Dr. Adeeb Zaer Hyponatremia: An Overview

If in extremis:

  • Symptoms: Seizures, AMS, brain herniation, cerebral edema
  • Treatment: 100cc 3% hypertonic saline over 20 minutes – reevaluate and repeat x 3 if necessary until neurologic signs are gone


How to evaluate Hyponatremia:

1st step – Determine which of the 3 kinds it is by calculating the serum Osms.

  • Hypertonic – (serum Osm >295) 2/2 hyperglycemia or mannitol
  • Isotonic – (serum Osm 280-295) “pseudohyponatremia” 2/2 hypertrygliceridemia or paraproteinemia
  • Hypotonic – (serum Osm <280) – most common

2nd step – If the patient is hypotonic, determine what kind of hypotonic hyponatremia it is, as there are 3 kinds.  Use history, physical exam findings of volume status, and urine electrolytes to assist you.

  • Hypervolemic
    • Causes
      • Extrarenal– CHF, cirrhosis, nephritic syndrome
        • UNa < 20
      • Chronic renal failure
        • UNa > 20
      • Tx – correction of underlying cause and water restriction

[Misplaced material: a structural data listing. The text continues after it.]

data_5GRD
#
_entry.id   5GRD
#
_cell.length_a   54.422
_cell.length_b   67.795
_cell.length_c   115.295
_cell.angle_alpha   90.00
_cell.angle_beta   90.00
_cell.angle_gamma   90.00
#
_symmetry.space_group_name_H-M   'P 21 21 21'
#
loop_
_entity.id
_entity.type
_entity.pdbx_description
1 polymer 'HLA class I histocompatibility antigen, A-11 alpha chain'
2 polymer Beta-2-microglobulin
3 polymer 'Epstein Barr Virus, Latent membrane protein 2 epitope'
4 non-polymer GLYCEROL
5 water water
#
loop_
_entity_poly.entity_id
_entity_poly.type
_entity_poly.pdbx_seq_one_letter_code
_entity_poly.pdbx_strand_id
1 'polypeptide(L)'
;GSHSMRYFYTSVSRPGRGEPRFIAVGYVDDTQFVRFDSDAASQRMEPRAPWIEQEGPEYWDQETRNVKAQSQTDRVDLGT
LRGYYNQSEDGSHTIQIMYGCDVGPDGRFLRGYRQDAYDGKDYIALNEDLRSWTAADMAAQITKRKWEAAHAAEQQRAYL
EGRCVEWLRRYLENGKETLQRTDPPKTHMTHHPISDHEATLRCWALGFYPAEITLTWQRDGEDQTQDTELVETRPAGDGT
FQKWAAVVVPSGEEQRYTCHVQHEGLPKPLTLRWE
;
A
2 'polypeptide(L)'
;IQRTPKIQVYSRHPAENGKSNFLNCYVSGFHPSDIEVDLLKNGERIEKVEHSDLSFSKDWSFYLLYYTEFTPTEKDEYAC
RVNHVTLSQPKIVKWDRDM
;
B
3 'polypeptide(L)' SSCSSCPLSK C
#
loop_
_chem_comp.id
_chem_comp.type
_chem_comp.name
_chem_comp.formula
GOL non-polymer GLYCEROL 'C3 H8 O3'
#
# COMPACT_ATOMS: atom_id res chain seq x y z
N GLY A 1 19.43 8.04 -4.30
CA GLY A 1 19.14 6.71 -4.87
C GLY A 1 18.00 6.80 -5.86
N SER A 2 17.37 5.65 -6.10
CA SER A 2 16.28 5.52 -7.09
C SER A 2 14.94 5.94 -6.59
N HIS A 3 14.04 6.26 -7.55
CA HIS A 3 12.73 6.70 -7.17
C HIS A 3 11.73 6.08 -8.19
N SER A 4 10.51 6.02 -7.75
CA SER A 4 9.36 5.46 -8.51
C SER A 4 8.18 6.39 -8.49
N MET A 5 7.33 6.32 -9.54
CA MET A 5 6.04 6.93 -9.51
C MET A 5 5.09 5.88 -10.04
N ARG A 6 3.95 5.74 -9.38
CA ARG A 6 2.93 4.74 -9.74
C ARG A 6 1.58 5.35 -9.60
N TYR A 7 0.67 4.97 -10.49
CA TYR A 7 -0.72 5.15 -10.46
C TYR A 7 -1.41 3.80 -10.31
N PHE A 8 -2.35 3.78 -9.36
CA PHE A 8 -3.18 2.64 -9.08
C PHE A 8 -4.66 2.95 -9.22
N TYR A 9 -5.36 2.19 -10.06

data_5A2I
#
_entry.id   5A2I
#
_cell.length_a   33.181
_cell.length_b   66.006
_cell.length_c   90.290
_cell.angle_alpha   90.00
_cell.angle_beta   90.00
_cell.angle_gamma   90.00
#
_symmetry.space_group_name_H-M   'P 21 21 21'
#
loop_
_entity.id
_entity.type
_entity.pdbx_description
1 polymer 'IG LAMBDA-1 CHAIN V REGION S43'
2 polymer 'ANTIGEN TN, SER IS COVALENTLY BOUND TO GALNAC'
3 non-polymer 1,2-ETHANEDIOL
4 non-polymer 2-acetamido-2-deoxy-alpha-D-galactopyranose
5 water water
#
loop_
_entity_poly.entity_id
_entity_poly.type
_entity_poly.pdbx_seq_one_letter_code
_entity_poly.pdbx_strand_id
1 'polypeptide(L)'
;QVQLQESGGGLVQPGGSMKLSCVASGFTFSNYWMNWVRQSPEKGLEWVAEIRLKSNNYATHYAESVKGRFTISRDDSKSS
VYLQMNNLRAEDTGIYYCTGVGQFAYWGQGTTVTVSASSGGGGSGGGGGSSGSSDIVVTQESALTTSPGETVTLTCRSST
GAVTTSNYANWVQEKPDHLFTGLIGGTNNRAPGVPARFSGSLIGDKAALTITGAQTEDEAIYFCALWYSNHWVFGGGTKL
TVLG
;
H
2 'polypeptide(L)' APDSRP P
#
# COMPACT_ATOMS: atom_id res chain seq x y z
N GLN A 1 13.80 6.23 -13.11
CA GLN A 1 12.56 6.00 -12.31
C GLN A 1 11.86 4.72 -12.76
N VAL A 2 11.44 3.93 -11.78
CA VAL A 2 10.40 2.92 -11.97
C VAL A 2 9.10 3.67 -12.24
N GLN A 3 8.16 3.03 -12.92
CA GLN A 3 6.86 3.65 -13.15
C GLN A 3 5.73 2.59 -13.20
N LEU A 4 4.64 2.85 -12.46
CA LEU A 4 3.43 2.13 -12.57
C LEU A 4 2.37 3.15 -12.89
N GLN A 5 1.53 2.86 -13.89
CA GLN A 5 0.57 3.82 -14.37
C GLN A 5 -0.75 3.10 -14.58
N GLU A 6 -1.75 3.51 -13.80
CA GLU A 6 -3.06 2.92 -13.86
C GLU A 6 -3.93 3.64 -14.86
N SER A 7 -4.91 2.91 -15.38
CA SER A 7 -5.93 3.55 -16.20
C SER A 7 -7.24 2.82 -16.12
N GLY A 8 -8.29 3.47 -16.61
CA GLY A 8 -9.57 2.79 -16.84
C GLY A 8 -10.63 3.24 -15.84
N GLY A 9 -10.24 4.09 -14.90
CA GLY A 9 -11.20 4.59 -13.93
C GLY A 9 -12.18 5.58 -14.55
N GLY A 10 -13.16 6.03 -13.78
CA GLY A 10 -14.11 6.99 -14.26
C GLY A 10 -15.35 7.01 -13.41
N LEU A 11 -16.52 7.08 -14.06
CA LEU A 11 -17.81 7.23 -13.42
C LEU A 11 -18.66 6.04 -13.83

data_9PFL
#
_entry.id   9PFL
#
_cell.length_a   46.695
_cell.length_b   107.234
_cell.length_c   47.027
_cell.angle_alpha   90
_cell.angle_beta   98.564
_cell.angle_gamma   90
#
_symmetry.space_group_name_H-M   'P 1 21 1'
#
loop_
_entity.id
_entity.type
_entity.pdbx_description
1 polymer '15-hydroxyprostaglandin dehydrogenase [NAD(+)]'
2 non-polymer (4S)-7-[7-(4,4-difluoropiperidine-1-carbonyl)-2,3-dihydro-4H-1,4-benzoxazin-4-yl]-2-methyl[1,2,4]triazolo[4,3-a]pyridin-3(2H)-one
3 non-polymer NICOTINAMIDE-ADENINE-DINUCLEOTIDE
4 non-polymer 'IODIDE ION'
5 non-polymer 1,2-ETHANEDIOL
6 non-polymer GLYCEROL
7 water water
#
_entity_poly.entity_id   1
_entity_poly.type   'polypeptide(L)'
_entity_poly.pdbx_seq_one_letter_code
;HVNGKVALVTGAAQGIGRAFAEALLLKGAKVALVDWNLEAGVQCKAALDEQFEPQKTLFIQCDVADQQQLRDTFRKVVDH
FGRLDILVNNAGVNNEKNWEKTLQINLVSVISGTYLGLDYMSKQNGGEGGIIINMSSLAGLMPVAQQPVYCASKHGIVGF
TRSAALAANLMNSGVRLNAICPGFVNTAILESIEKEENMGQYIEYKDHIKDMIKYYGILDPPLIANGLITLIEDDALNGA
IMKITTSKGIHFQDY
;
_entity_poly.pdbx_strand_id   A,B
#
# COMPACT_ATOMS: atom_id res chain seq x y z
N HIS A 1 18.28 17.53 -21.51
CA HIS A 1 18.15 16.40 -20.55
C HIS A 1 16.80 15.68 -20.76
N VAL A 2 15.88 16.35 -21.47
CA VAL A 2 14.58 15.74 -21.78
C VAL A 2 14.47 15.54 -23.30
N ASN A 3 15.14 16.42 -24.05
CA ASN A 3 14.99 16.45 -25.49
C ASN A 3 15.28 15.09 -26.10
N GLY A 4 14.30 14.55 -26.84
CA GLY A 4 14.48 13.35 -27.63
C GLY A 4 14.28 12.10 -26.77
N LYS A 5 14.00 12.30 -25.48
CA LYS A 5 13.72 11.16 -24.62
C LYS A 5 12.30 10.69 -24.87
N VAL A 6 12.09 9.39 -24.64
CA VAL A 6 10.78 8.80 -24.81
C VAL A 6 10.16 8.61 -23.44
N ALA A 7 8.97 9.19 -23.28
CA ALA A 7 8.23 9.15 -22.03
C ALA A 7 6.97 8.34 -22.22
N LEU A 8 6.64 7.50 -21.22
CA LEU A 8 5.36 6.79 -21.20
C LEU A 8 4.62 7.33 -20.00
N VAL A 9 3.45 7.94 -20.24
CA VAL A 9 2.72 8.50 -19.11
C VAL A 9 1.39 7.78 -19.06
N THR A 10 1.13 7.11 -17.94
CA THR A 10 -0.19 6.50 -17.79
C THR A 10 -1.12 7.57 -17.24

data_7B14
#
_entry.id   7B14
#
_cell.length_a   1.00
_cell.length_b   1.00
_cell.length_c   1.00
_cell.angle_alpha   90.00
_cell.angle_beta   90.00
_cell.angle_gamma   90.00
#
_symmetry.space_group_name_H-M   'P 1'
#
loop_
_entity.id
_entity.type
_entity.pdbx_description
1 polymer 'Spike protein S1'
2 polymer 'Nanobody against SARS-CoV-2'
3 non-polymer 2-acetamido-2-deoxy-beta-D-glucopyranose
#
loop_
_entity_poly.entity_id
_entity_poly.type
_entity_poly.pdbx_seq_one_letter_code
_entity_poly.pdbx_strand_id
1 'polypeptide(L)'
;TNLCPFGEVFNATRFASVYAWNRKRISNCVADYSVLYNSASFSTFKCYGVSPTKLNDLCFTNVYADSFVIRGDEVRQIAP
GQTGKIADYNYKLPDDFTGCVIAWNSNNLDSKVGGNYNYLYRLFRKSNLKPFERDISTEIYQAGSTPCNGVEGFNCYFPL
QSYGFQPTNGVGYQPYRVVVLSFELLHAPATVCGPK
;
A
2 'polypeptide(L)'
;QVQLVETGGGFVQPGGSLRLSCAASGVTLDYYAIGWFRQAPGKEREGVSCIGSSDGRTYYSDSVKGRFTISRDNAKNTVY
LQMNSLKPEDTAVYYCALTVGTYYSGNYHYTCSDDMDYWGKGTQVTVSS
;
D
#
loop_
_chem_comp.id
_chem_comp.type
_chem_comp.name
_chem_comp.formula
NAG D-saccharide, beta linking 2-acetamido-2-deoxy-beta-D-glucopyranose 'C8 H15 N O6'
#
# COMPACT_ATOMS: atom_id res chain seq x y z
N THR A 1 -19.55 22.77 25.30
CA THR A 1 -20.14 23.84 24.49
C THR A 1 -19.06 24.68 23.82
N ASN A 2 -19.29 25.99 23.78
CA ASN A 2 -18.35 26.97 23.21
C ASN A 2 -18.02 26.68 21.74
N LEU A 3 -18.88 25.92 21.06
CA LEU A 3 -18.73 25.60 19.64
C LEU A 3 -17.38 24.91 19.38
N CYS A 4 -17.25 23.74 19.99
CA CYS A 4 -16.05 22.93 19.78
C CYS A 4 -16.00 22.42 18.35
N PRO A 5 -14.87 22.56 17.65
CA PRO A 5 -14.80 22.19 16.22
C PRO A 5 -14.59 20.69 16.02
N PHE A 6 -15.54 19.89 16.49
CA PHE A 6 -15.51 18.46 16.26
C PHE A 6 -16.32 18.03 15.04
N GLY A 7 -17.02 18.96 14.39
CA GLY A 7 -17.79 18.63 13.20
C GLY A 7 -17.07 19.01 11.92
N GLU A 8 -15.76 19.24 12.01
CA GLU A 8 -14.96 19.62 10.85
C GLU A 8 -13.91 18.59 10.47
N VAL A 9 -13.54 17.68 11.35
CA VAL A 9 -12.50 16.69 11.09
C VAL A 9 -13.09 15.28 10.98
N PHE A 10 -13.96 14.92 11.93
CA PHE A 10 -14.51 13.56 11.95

• Hypovolemic
    • Causes
      • Extra renal – vomiting, diarrhea, GI drainage tubes, burns, third spacing
        • UNa < 20
      • Renal – diuretics and salt wasting nephropathies
        • UNa > 20
      • Tx – NS at rate as calculated below
  • Euvolemic
    • Causes
      • Exogenous water load – psychogenic polydipsia, hypotonic fluids, hypothyroidism, cortisol deficiency
      • SIADH – ADH causes urine to be concentrated by absorbing water back into the blood stream
        • Cause – CNS or pulmonary malignancy, meds (chlorpropamide)
        • Labs
          • UNa > 20
          • Urine Osm > 100
      • Tx – water restriction. Demeclocycline if water restriction has failed

How to raise Na with fluids:  

  • If you correct it too quickly you may get central pontine myelinolysis
  • Can raise it 2 mEq/L/hr during seizure and after seizure only by 1mEq/L/hr max – some say 0.5
  • Infusate rate = (1000*change in Na per hour desired * ((0.6*kg)+1))/(IVNa + IVK – Serum Na)
    • HTS has 513mEq/L of Na while NS has 154mEq/L
    • Using an online calculator is easier


A recent EMCrit podcast recommends ordering labs but not giving any fluids to hyponatremic patients who do not have neurologic deficits.  They suggest that the admitting team can determine treatment and fluid rates once the results of urine electrolytes have returned.


If with stable vital signs, how do you personally treat hyponatremia in the ED?  Fluids? And if so, how much?


Sterns, R. Evaluation of adults with hyponatremia. In: UpToDate, Post TW (Ed), UpToDate, Waltham, MA. (Accessed on July 15th, 2014.)

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